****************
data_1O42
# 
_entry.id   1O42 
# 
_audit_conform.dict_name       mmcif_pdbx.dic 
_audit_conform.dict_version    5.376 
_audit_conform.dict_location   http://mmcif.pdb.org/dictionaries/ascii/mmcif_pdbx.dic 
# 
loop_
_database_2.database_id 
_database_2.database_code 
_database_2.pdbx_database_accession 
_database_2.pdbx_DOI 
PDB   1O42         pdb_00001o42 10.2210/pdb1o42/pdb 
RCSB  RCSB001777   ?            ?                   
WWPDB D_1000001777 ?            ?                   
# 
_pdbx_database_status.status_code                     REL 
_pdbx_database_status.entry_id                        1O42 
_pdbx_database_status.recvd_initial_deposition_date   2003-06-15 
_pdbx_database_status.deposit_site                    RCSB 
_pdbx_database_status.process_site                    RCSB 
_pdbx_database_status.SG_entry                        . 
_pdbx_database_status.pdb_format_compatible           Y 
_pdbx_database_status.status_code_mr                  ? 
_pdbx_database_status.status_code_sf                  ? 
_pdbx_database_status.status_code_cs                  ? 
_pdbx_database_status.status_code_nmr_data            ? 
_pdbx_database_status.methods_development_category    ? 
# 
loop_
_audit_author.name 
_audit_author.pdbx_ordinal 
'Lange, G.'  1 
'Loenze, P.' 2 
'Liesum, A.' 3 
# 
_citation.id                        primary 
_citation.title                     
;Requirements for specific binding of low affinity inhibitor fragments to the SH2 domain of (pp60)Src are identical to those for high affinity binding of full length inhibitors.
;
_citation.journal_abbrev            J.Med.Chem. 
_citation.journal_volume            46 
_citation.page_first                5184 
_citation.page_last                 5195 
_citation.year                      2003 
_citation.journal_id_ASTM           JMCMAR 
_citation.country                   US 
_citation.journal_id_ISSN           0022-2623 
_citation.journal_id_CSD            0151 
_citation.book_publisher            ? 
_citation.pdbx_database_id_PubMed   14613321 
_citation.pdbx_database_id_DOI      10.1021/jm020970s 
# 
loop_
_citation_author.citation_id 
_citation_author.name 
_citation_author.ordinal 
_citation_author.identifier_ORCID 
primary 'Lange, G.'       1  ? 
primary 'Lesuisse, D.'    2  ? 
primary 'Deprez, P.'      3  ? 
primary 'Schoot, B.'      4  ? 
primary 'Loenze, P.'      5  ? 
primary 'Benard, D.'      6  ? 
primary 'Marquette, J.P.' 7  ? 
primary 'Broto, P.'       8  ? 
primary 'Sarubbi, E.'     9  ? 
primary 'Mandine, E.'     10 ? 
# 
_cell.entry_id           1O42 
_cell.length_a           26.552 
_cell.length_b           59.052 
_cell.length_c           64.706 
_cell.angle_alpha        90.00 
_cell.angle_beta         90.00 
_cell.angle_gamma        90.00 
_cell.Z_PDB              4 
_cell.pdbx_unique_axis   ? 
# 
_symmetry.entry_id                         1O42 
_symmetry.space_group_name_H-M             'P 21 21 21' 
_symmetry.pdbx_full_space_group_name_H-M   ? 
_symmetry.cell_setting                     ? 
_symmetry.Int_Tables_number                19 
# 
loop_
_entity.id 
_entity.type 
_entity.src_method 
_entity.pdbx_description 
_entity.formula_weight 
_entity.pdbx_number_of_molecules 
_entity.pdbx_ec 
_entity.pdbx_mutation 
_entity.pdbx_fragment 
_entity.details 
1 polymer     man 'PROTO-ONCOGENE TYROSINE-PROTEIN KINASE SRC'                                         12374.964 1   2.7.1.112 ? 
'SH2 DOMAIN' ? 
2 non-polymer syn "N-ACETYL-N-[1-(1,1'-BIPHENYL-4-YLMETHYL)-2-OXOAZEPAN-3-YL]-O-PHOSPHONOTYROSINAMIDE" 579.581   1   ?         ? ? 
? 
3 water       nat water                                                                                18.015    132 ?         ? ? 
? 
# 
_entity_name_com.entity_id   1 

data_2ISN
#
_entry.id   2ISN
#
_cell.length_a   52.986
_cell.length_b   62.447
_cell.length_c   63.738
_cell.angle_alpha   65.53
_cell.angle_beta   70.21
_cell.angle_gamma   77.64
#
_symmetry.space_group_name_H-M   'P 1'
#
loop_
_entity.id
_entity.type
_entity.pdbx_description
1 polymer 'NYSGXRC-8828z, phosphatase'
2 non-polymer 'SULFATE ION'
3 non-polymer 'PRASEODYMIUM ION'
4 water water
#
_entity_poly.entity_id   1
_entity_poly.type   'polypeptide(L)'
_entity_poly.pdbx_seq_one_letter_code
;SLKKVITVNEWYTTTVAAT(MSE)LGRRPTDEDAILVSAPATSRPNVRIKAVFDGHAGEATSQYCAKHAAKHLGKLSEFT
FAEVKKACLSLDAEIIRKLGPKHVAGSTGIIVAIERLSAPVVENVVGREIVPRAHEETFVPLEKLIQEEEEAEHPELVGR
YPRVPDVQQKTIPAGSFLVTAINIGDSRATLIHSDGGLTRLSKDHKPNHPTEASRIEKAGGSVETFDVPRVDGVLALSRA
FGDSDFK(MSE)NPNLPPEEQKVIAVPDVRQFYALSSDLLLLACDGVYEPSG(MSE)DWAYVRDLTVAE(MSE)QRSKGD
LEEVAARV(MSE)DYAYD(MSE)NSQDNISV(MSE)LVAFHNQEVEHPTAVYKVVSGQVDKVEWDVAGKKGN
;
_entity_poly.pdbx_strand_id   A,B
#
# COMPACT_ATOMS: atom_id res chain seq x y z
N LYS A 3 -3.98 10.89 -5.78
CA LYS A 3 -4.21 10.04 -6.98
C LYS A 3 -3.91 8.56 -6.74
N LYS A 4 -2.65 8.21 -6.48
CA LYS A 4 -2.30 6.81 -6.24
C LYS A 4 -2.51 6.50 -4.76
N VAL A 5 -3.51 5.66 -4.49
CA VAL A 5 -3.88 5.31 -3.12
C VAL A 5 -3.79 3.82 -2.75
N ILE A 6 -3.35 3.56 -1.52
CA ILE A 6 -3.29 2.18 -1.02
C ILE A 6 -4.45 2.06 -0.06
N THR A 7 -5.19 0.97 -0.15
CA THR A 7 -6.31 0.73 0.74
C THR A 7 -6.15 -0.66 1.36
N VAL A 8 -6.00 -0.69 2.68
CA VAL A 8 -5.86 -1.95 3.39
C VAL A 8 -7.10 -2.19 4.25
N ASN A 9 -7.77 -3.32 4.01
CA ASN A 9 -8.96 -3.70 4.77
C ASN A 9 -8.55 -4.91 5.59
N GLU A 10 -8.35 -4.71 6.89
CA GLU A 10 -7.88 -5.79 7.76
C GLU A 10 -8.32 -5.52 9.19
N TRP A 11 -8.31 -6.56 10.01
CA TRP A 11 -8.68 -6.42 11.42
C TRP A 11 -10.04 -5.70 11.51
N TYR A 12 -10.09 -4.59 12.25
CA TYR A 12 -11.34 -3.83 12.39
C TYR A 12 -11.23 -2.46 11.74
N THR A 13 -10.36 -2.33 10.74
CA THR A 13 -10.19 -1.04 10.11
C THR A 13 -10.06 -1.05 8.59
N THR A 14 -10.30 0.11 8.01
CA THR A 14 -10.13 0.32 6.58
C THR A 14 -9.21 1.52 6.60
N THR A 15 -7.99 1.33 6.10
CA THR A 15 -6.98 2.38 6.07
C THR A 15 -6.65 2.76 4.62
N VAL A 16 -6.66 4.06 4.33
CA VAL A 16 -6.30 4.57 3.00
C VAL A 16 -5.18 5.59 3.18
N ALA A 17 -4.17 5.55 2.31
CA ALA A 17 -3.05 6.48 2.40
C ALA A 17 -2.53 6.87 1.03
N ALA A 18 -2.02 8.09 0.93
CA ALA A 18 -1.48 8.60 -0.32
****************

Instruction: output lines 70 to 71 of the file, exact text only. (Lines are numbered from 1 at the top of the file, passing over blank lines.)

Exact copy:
# 
_cell.entry_id           1O42 